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The Various Forms of Breast Cancer

Like all cancers, breast cancer is a disease characterized by the presence of abnormal cells (tumours) that tend to multiply uncontrollably to the point of invading normal tissues. There are several types of breast cancers. They are classified according to the cells and the tissue from which the tumours are formed. When cancerous cells develop mainly in the lactiferous (or milk) ducts (small channels that carry milk), the cancer is a ductal carcinoma; when they develop in the lobules, the cancer is a lobular carcinoma. Lobular carcinoma is the most common type of breast cancer.

There are other, rarer, forms of breast cancer such as Inflammatory Breast Cancer (IBC) and Paget’s disease. Unlike most breast cancers that produce one or more distinct solid tumours, inflammatory breast cancer tends rather to form layers or nests.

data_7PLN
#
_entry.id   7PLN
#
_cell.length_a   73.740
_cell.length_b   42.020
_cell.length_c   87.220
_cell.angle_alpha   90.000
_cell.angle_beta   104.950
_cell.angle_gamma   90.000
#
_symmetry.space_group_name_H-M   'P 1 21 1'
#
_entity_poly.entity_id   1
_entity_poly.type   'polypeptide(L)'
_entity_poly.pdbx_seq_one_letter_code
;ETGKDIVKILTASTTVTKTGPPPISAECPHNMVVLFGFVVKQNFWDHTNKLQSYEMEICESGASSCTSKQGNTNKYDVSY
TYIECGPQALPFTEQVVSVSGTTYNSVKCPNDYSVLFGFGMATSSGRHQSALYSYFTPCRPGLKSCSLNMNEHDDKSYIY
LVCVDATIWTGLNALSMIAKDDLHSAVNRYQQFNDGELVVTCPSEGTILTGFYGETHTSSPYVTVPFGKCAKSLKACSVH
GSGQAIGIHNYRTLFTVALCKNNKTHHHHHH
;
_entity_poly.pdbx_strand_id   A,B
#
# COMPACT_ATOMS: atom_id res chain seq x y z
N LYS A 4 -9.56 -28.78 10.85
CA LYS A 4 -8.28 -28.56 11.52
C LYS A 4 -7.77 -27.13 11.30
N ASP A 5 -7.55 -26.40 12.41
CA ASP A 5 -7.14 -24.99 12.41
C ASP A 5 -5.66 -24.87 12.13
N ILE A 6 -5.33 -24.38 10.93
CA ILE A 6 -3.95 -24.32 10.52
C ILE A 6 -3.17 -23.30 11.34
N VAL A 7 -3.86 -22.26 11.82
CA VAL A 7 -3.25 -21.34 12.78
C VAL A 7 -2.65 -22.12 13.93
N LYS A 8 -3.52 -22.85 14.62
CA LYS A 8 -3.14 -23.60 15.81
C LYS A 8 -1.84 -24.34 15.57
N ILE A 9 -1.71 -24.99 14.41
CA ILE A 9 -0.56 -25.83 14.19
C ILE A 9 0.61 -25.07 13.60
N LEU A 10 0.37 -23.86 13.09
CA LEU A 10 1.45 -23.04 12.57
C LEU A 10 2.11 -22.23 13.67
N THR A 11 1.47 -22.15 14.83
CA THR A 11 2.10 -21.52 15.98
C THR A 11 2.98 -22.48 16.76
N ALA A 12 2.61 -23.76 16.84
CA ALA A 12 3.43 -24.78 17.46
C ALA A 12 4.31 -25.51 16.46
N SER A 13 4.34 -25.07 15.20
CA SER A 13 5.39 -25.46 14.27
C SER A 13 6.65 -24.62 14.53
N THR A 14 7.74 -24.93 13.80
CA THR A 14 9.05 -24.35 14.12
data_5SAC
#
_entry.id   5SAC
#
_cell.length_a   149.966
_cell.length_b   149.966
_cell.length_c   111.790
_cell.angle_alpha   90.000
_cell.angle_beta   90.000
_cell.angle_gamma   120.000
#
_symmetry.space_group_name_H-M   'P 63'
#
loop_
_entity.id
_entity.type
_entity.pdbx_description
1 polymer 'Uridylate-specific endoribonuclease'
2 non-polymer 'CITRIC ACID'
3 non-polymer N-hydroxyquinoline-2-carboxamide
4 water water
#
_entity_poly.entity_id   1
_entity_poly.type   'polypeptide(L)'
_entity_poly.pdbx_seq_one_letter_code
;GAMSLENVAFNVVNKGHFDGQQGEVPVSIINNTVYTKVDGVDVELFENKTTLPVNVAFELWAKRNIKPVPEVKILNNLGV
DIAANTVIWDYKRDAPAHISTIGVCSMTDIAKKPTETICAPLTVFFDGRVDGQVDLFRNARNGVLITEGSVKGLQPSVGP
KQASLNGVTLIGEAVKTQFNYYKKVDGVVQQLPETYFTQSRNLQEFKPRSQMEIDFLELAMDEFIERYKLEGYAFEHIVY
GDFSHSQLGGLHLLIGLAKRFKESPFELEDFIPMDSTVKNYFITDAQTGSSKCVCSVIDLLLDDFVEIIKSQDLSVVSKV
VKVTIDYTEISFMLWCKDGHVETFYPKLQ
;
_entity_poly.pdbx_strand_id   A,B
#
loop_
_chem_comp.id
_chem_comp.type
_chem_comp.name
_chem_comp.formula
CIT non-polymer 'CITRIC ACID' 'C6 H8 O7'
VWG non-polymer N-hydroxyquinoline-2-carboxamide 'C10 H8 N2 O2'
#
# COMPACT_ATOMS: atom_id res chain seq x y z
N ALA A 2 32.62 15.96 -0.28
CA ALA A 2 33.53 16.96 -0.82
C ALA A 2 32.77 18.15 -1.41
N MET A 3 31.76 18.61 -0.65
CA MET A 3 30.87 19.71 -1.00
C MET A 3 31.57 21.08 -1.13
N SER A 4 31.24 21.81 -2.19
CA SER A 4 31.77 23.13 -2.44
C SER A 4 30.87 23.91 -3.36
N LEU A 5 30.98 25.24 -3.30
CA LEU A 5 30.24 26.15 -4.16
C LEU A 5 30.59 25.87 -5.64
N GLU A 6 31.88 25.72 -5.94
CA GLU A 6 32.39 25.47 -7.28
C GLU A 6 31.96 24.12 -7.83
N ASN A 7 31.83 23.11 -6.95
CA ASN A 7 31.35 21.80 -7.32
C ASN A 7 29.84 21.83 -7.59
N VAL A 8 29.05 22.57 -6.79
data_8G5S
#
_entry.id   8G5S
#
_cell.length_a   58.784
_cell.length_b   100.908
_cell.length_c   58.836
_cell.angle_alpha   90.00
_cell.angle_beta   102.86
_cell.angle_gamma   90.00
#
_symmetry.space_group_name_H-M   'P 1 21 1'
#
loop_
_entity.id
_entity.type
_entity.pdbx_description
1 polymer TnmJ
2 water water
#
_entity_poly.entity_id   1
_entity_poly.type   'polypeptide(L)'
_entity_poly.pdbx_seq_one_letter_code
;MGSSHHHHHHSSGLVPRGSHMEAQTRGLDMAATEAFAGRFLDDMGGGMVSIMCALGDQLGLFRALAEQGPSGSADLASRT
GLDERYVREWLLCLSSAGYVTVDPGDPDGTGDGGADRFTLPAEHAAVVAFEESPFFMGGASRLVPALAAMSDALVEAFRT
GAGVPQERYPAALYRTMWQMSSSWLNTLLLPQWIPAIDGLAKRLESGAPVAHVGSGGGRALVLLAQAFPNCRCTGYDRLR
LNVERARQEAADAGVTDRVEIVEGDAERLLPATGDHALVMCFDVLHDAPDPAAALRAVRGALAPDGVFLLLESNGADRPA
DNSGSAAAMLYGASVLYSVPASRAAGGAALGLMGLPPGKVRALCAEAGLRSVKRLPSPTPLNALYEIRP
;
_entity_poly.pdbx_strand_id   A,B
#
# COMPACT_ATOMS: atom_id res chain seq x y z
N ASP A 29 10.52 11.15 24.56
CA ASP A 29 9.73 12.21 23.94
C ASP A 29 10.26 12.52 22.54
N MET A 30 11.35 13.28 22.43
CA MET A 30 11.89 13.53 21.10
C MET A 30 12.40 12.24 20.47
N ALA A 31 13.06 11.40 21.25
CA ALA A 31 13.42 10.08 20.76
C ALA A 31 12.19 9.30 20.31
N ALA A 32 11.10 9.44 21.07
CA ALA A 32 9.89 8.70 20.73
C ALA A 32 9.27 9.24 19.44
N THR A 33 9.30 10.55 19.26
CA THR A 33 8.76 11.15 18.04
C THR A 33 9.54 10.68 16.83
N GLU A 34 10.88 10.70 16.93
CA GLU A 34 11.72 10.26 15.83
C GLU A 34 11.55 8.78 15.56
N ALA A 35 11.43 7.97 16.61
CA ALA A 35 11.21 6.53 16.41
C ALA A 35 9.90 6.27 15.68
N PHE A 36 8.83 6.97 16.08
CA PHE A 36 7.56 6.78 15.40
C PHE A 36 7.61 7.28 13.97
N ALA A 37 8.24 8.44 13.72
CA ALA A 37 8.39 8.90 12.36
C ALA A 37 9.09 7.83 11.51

The cancerous cells block the lymphatic system locally thus causing the IBC’s particular signs and symptoms:

  • redness on more than one third of the breast, with or without heat;
  • persistent itching;
  • increased breast size;
  • swelling or hardening of skin that can resemble orange peel;
  • inverted nipple.

One or several such signs can be present. As well, this form of cancer can sometimes be painful.

Some of these signs may be similar to other more common health problems (mastitis or infection) that cause breast inflammation, making the IBC more difficult to detect. Thus, by the time the cancer is diagnosed, it has already reached stage III or IV. This form of cancer can prove to be particularly aggressive and grows quickly. Don’t hesitate then to consult a health professional if the signs of inflammation persist after seven to ten days of treatment.

As for Paget’s disease, it can manifest as a skin rash or through other changes in the nipple. It rarely affects both breasts.

For more information on inflammatory breast cancer:

For more information on Paget’s disease: